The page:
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Autophagy as a Therapeutic Target in Diabetic Nephropathy
Yuki Tanaka,Shinji Kume,Munehiro Kitada,Keizo Kanasaki,Takashi Uzu,Hiroshi Maegawa,Daisuke Koya
Experimental Diabetes Research , 2012, DOI: 10.1155/2012/628978
Abstract: Diabetic nephropathy is a serious complication of diabetes mellitus, and its prevalence has been increasing worldwide. Therefore, there is an urgent need to identify a new therapeutic target to prevent diabetic nephropathy. Autophagy is a major catabolic pathway involved in degrading and recycling macromolecules and damaged organelles to maintain intracellular homeostasis. The study of autophagy in mammalian systems is advancing rapidly and has revealed that it is involved in the pathogenesis of various metabolic or age-related diseases. The functional role of autophagy in the kidneys is also currently under intense investigation although, until recently, evidence showing the involvement of autophagy in the pathogenesis of diabetic nephropathy has been limited. We provide a systematic review of autophagy and discuss the therapeutic potential of autophagy in diabetic nephropathy to help future investigations in this field.
Autophagy Attenuates Diabetic Glomerular Damage through Protection of Hyperglycemia-Induced Podocyte Injury  [PDF]
Li Fang, Yang Zhou, Hongdi Cao, Ping Wen, Lei Jiang, Weichun He, Chunsun Dai, Junwei Yang
PLOS ONE , 2013, DOI: 10.1371/journal.pone.0060546
Abstract: Despite the recent attention focused on the important role of autophagy in maintaining podocyte homeostasis, little is known about the changes and mechanisms of autophagy in podocyte dysfunction under diabetic condition. In this study, we investigated the role of autophagy in podocyte biology and its involvement in the pathogenesis of diabetic nephropathy. Podocytes had a high basal level of autophagy. And basal autophagy inhibition either by 3-methyladenenine (3-MA) or by Beclin-1 siRNA was detrimental to its architectural structure. However, under diabetic condition in vivo and under high glucose conditions in vitro, high basal level of autophagy in podocytes became defective and defective autophagy facilitated the podocyte injury. Since the dynamics of endoplasmic reticulum(ER) seemed to play a vital role in regulating the autophagic flux, the results that Salubrinal/Tauroursodeoxycholic acid (TUDCA) could restore defective autophagy further indicated that the evolution of autophagy may be mediated by the changes of cytoprotective output in the ER stress. Finally, we demonstrated in vivo that the autophagy of podocyte was inhibited under diabetic status and TUDCA could improve defective autophagy. Taken together, these data suggested that autophagy might be interrupted due to the failure of ER cytoprotective capacity upon high glucose induced unmitigated stress, and the defective autophagy might accelerate the irreparable progression of diabetic nephropathy.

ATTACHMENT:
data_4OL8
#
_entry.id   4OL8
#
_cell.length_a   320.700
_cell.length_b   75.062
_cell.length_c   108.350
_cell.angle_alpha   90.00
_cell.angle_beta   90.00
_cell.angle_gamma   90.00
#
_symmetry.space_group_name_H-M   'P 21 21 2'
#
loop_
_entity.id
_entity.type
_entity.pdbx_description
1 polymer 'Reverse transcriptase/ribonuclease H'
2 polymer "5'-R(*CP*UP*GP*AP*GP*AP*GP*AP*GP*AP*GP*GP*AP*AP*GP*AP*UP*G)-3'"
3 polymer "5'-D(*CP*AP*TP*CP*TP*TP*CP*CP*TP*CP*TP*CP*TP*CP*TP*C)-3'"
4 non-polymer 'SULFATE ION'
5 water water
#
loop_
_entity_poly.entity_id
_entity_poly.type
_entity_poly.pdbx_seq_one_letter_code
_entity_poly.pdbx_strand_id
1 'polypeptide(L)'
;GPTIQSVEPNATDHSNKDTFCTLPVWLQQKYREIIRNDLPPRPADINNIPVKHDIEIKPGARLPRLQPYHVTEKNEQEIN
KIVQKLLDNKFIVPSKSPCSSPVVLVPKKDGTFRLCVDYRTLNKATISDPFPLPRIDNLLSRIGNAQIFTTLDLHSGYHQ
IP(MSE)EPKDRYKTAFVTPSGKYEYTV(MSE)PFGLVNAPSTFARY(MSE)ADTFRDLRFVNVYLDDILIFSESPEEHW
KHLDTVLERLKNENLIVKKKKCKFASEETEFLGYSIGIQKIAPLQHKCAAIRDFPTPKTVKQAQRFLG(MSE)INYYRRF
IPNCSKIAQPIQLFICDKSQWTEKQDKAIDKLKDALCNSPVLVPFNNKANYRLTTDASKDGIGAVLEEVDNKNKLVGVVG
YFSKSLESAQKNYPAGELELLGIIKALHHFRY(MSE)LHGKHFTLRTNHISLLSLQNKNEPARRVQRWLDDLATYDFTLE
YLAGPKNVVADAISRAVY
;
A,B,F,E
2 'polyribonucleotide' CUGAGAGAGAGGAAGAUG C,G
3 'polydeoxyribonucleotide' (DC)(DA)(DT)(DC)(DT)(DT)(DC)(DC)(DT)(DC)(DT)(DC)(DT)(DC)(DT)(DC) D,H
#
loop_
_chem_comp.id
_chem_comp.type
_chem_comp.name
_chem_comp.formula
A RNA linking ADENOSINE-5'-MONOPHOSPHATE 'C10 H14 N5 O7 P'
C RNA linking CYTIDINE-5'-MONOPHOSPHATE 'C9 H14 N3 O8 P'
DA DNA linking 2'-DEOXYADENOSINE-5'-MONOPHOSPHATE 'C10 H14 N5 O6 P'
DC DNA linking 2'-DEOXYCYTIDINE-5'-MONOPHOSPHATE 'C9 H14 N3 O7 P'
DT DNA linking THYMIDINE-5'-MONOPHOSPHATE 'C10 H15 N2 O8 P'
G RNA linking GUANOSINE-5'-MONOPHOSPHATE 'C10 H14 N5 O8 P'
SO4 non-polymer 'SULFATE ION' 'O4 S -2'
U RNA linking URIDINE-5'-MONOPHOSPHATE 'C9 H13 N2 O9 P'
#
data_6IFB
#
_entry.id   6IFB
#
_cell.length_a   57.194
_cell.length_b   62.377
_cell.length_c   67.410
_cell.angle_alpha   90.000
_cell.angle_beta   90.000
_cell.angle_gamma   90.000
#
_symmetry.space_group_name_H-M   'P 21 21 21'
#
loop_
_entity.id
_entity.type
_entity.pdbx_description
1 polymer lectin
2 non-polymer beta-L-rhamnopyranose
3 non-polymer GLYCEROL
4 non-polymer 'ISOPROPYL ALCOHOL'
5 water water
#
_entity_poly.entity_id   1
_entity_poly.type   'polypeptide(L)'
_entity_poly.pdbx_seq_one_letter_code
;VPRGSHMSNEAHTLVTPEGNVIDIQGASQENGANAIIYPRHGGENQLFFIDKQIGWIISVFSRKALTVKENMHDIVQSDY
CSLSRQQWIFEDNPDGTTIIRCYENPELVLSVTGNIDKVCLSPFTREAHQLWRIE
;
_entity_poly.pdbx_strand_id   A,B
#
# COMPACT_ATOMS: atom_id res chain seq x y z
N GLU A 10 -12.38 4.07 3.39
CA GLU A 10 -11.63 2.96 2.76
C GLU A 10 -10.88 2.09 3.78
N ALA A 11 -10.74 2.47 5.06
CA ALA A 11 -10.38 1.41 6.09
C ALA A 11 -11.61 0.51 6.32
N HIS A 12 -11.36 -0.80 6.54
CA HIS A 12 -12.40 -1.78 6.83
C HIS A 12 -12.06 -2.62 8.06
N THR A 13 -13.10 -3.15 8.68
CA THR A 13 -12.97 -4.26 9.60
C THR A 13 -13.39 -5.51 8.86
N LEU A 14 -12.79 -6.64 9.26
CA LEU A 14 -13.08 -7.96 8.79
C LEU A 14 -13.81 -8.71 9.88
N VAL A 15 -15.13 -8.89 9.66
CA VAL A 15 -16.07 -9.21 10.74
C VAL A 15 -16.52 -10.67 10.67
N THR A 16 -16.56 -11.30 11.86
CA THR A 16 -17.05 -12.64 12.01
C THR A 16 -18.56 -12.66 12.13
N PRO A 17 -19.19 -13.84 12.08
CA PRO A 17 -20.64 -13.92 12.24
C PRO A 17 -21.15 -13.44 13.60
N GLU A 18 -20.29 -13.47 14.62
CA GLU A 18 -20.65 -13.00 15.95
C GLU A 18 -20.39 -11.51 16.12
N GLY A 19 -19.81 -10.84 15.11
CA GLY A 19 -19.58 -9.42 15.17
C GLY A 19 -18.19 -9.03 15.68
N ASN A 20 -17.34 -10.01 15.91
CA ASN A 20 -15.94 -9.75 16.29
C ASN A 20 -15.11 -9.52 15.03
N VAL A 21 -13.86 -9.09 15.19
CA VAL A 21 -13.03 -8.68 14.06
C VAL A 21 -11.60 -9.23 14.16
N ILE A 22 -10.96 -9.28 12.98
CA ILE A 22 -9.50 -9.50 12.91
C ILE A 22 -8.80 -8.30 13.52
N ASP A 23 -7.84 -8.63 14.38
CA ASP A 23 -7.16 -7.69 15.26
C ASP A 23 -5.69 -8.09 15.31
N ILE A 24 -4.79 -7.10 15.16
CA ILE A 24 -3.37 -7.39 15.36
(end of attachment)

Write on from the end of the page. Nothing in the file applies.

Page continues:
Role of toll receptors in diabetic nephropathy  [PDF]
Mona Mansour, Randa Fayez Salam, Lila Rashed, Heba Salam
Journal of Diabetes Mellitus (JDM) , 2014, DOI: 10.4236/jdm.2014.41005
Abstract:

Objectives: Diabetic nephropathy is the leading cause of chronic kidney disease. The pathogenesis of DN remains incompletely understood. It has been recently demonstrated that inflammatory processes play a significant role in the development and progression of DN. Toll-like receptors play a fundamental role in the innate immune system by triggering proinflammatory signaling pathways. Our aim is to evaluate the expression of TLRs on monocytes and relate their expression with inflammation in HD patients with & without diabetic nephropathy. Method: In a case control study (60) patients from Alkasr El Aini Hospital on hemodialysis were divided into two groups: Group 1, 30 patients on heamodialysis not due to diabetic nephropathy, Group 2, 30 patients on heamodialysis due to diabetic nephropathy, compared to Group 3, including 30 healthy controls. All participants were subjected to: Full medical history, complete physical examination, Serum creatinine, uric acid, A1C, fundus examination, detection of TLR2, TLR expression by real time PCR in peripheral blood mononuclear cells. Data were statically calculated using SPSS, comparision between groups was done using student T test comparing 2 groups, correlation using spearman’s correlation. Results: Diabetic had significantly increased TLR2, TLR4 mRNA in peripheral blood mononuclear cells compared to controls and non diabetics patient on heamodialysis (p < 0.001), TLR2, TLR4 significantly correlated with dialysis duration in diabetic (p < 0.001), no correlation with A1C in relation to TLR2 (p = 0.078), TLR4 (p = 0.163). Conclusion: TLR2, TLR4 were significantly elevated in diabetic on dialysis initiating event in the pathogenesis of DN, providing a link between hyperglycemia and hypoxia with inflammation and fibrosis within the kidney. Hence, therapeutic interventions aimed at targeting the inflammatory component through interruption of TLR signaling may be a novel strategy to target prevention and treatment of DN.